12. Coding the members
    13. Coding the constructor
    14. Coding the newGame method
    15. Coding the run method
    16. Coding the updateRequired method
    17. Coding the update method
    18. Coding the draw method
    19. Coding the OnTouchEvent method
    20. Coding pause and resume
    21. Running the game
    22. Summary
  21. Chapter 15: Android Localization – Hola!
    1. Making the Snake game Spanish, English, or German
    2. Adding Spanish support
    3. Adding German support
    4. Adding the string resources
    5. Amending the Java code
    6. Running the game in German or Spanish
    7. Summary
  22. Chapter 16: Collections and Enumerations
    1. Adding the graphics
    2. Coding the Apple class
    3. The Apple constructor
    4. Using the Apple class
    5. Running the game
    6. Using arrays in the Snake game
    7. Understanding ArrayList class
    8. The enhanced for loop
    9. Arrays and ArrayLists are polymorphic
    10. Introducing enumerations
    11. Summary
  23. Chapter 17: Manipulating Bitmaps and Coding the Snake Class
    1. Rotating Bitmaps
    2. What is a Bitmap exactly?
    3. The Matrix class
    4. Adding the sound to the project
    5. Coding the Snake class
    6. Coding the constructor
    7. Coding the reset method
    8. Coding the move method
    9. Coding the detectDeath method
    10. Coding the checkDinner method
    11. Coding the draw method
    12. Coding the switchHeading method
    13. Using the snake class and finishing the game
    14. Running the completed game
    15. Summary
  24. Chapter 18: Introduction to Design Patterns and Much More!
    1. Introducing the Scrolling Shooter project
    2. Game programming patterns and the structure of the Scrolling Shooter project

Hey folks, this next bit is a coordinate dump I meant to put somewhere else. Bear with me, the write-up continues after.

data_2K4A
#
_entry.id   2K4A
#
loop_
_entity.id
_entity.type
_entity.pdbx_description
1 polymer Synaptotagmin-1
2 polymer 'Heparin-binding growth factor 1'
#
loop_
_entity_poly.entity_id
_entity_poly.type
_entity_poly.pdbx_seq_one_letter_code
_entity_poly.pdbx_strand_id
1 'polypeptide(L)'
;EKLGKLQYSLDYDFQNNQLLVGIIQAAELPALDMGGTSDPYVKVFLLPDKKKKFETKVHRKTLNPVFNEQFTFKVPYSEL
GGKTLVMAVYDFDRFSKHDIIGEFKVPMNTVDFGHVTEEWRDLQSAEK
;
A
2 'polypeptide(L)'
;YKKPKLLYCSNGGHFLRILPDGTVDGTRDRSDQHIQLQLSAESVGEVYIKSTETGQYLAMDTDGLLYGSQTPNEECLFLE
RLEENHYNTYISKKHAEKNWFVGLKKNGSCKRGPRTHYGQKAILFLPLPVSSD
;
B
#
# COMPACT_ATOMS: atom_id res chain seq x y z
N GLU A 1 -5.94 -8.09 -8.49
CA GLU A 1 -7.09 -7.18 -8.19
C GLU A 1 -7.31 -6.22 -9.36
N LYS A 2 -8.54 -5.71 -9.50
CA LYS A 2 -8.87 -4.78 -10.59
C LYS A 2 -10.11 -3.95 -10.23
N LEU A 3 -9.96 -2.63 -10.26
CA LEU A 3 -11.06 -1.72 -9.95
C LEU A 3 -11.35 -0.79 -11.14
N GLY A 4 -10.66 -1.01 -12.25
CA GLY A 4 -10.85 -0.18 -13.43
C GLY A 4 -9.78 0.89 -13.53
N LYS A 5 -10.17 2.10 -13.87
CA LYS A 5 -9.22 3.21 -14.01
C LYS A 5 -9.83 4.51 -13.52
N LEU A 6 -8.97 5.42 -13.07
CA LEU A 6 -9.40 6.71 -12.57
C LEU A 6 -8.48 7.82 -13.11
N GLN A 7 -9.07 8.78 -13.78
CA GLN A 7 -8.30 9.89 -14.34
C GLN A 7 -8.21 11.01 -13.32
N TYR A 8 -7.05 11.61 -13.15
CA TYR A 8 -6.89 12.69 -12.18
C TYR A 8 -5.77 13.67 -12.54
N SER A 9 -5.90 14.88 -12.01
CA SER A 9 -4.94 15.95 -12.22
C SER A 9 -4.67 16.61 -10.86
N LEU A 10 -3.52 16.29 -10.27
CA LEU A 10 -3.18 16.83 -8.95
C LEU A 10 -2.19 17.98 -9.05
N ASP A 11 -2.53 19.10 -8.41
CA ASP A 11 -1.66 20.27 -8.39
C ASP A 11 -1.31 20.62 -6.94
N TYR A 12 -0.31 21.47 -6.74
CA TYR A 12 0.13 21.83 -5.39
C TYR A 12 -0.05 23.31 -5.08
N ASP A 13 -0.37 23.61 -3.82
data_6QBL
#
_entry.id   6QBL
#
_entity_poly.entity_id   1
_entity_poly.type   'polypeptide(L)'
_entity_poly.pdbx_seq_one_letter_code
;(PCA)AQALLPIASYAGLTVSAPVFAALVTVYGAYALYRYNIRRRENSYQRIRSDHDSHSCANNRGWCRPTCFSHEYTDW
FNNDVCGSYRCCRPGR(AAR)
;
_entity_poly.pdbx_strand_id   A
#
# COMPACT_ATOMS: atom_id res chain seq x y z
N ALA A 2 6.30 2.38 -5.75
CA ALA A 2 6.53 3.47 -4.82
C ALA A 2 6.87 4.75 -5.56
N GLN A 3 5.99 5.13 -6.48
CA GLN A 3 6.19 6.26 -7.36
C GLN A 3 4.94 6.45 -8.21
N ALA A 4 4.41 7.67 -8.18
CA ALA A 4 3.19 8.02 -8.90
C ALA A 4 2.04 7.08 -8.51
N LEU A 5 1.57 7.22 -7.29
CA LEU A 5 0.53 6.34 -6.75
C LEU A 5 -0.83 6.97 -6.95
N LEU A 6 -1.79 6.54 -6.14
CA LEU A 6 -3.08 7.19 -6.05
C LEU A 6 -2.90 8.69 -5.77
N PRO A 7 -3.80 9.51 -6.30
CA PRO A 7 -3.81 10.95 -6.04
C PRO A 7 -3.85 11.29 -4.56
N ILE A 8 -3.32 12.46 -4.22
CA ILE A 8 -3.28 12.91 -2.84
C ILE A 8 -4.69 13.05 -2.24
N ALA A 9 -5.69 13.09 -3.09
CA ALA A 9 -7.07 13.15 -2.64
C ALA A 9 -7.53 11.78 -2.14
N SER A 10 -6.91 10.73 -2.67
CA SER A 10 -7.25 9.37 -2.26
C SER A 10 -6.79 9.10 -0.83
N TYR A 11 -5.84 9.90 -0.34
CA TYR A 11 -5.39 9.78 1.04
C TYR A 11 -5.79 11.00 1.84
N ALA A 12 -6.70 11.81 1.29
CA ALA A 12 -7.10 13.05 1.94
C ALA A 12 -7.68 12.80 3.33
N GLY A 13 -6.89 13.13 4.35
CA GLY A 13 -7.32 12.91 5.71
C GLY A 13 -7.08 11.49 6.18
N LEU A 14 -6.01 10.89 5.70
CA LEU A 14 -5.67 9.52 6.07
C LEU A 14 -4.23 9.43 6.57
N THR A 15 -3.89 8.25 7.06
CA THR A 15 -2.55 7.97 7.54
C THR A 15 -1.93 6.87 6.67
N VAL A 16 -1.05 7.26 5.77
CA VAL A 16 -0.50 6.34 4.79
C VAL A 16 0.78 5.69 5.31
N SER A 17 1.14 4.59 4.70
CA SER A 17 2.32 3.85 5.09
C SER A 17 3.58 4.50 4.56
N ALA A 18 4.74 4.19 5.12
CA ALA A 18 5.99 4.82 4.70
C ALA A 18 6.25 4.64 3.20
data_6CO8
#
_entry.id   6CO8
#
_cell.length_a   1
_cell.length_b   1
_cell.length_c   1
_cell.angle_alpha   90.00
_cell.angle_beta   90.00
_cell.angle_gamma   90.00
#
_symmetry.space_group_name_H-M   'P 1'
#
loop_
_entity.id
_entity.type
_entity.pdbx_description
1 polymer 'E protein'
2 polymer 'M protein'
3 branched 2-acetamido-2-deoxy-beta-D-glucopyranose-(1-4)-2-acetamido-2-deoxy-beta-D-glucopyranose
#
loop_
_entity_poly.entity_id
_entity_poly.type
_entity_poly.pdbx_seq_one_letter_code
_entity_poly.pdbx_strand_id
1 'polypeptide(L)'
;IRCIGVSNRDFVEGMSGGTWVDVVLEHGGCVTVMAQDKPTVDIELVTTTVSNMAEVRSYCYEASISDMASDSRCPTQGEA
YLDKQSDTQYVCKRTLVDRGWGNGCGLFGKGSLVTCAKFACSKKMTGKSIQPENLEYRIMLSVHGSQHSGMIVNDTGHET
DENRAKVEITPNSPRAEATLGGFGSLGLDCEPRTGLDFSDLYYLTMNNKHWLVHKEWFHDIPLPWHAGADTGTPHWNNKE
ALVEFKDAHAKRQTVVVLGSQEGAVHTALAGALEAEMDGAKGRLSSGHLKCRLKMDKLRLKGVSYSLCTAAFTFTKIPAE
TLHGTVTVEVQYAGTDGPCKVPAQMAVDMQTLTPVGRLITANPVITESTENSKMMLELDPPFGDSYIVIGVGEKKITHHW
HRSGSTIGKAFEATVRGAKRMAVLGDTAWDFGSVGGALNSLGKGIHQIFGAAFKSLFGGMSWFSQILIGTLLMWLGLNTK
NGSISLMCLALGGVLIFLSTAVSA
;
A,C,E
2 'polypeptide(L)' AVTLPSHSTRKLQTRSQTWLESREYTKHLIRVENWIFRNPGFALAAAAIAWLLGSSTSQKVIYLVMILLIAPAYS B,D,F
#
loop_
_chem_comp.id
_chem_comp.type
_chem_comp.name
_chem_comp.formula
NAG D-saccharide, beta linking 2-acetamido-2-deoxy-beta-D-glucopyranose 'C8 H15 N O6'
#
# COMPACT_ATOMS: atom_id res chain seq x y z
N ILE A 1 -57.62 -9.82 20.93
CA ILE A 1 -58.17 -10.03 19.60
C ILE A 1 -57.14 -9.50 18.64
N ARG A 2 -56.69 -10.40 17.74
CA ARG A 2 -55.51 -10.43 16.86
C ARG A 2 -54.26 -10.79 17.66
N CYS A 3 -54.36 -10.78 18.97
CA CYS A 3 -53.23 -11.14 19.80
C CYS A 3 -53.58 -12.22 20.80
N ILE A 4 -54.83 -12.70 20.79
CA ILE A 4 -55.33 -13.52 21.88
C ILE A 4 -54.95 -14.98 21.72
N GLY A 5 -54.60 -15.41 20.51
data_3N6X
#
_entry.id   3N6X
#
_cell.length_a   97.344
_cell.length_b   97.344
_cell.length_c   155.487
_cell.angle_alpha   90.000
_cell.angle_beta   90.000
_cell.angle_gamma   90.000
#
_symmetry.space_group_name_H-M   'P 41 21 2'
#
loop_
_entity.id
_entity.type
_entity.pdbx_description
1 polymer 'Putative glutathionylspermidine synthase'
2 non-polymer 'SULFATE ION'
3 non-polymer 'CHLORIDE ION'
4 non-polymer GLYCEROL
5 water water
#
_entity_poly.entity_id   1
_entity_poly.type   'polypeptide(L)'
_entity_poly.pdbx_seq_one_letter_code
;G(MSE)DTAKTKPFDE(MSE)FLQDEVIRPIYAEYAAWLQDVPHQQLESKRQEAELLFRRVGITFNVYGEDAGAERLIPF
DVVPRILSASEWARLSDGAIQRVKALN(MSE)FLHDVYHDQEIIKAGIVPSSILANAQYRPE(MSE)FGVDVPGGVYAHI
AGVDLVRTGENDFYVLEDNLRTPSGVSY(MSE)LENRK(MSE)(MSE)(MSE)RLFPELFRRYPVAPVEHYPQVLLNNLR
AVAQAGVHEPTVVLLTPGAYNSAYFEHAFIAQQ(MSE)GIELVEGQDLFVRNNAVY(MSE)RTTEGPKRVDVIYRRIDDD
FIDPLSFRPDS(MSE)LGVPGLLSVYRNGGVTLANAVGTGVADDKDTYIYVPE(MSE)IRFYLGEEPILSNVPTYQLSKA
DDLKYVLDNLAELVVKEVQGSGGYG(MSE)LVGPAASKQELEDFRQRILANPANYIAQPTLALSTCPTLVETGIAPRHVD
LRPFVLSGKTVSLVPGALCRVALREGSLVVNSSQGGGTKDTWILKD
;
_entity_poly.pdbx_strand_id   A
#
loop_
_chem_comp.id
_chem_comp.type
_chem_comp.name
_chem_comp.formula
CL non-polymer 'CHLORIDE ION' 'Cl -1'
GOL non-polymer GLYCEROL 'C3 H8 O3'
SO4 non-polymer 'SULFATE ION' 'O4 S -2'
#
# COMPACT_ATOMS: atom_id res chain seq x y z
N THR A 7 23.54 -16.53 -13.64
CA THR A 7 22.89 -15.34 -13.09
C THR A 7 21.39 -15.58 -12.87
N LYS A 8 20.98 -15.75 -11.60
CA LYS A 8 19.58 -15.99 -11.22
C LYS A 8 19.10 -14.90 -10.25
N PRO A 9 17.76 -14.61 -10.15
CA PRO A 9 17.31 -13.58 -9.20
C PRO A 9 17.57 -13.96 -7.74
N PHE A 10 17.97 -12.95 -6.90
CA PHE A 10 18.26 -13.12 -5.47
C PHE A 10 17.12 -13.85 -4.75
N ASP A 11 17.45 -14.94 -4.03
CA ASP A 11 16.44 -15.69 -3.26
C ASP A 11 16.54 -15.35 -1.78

3. Starting the project
    4. Refactoring MainActivity to GameActivity
    5. Locking the game to fullscreen and landscape orientation
    6. Coding the GameActivity class
    7. Getting started on the GameEngine class
    8. Controlling the game with a GameState class
    9. Passing GameState from GameEngine to other classes
    10. Communicating from GameState to GameEngine
    11. Giving partial access to a class using an interface
    12. Interface refresher
    13. What we will do to implement the interface solution
    14. Coding the GameState class
    15. Saving and loading the high score forever
    16. Pressing the "special button" – calling the method of the interface
    17. Finishing off the GameState class
    18. Using the GameState class
    19. Building a sound engine
    20. Adding the sound files to the project
    21. Coding the SoundEngine class
    22. Using the SoundEngine class
    23. Testing the game so far
    24. Building a HUD class to display the player's control buttons and text
    25. Coding the prepareControls method
    26. Coding the draw method of the HUD class
    27. Coding drawControls and getControls
    28. Building a Renderer class to handle the drawing
    29. Using the HUD and Renderer classes
    30. Running the game
    31. Summary
  25. Chapter 19: Listening with the Observer Pattern, Multitouch, and Building a Particle System